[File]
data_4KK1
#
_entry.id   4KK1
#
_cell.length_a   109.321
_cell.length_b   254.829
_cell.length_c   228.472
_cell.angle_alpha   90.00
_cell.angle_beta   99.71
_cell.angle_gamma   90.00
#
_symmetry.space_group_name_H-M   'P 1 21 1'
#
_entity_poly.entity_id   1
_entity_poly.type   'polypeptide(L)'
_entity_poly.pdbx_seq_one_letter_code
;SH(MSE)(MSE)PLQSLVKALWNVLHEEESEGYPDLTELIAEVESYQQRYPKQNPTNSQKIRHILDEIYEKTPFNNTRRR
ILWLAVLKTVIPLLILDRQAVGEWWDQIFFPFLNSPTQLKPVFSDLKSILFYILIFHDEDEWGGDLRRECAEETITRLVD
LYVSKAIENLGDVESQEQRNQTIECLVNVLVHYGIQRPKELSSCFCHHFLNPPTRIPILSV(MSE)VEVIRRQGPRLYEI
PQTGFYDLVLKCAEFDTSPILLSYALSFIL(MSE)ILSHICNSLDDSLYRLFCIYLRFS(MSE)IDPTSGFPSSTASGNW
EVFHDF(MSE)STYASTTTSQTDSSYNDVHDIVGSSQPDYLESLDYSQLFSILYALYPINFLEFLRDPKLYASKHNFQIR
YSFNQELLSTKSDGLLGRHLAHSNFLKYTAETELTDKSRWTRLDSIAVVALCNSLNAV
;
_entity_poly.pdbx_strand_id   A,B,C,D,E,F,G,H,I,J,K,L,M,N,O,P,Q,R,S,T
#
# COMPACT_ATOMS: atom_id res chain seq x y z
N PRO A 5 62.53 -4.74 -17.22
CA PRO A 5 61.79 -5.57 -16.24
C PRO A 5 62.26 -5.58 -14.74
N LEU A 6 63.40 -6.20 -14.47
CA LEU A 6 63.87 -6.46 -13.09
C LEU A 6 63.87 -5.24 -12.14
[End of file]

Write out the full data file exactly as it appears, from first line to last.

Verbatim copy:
data_4KK1
#
_entry.id   4KK1
#
_cell.length_a   109.321
_cell.length_b   254.829
_cell.length_c   228.472
_cell.angle_alpha   90.00
_cell.angle_beta   99.71
_cell.angle_gamma   90.00
#
_symmetry.space_group_name_H-M   'P 1 21 1'
#
_entity_poly.entity_id   1
_entity_poly.type   'polypeptide(L)'
_entity_poly.pdbx_seq_one_letter_code
;SH(MSE)(MSE)PLQSLVKALWNVLHEEESEGYPDLTELIAEVESYQQRYPKQNPTNSQKIRHILDEIYEKTPFNNTRRR
ILWLAVLKTVIPLLILDRQAVGEWWDQIFFPFLNSPTQLKPVFSDLKSILFYILIFHDEDEWGGDLRRECAEETITRLVD
LYVSKAIENLGDVESQEQRNQTIECLVNVLVHYGIQRPKELSSCFCHHFLNPPTRIPILSV(MSE)VEVIRRQGPRLYEI
PQTGFYDLVLKCAEFDTSPILLSYALSFIL(MSE)ILSHICNSLDDSLYRLFCIYLRFS(MSE)IDPTSGFPSSTASGNW
EVFHDF(MSE)STYASTTTSQTDSSYNDVHDIVGSSQPDYLESLDYSQLFSILYALYPINFLEFLRDPKLYASKHNFQIR
YSFNQELLSTKSDGLLGRHLAHSNFLKYTAETELTDKSRWTRLDSIAVVALCNSLNAV
;
_entity_poly.pdbx_strand_id   A,B,C,D,E,F,G,H,I,J,K,L,M,N,O,P,Q,R,S,T
#
# COMPACT_ATOMS: atom_id res chain seq x y z
N PRO A 5 62.53 -4.74 -17.22
CA PRO A 5 61.79 -5.57 -16.24
C PRO A 5 62.26 -5.58 -14.74
N LEU A 6 63.40 -6.20 -14.47
CA LEU A 6 63.87 -6.46 -13.09
C LEU A 6 63.87 -5.24 -12.14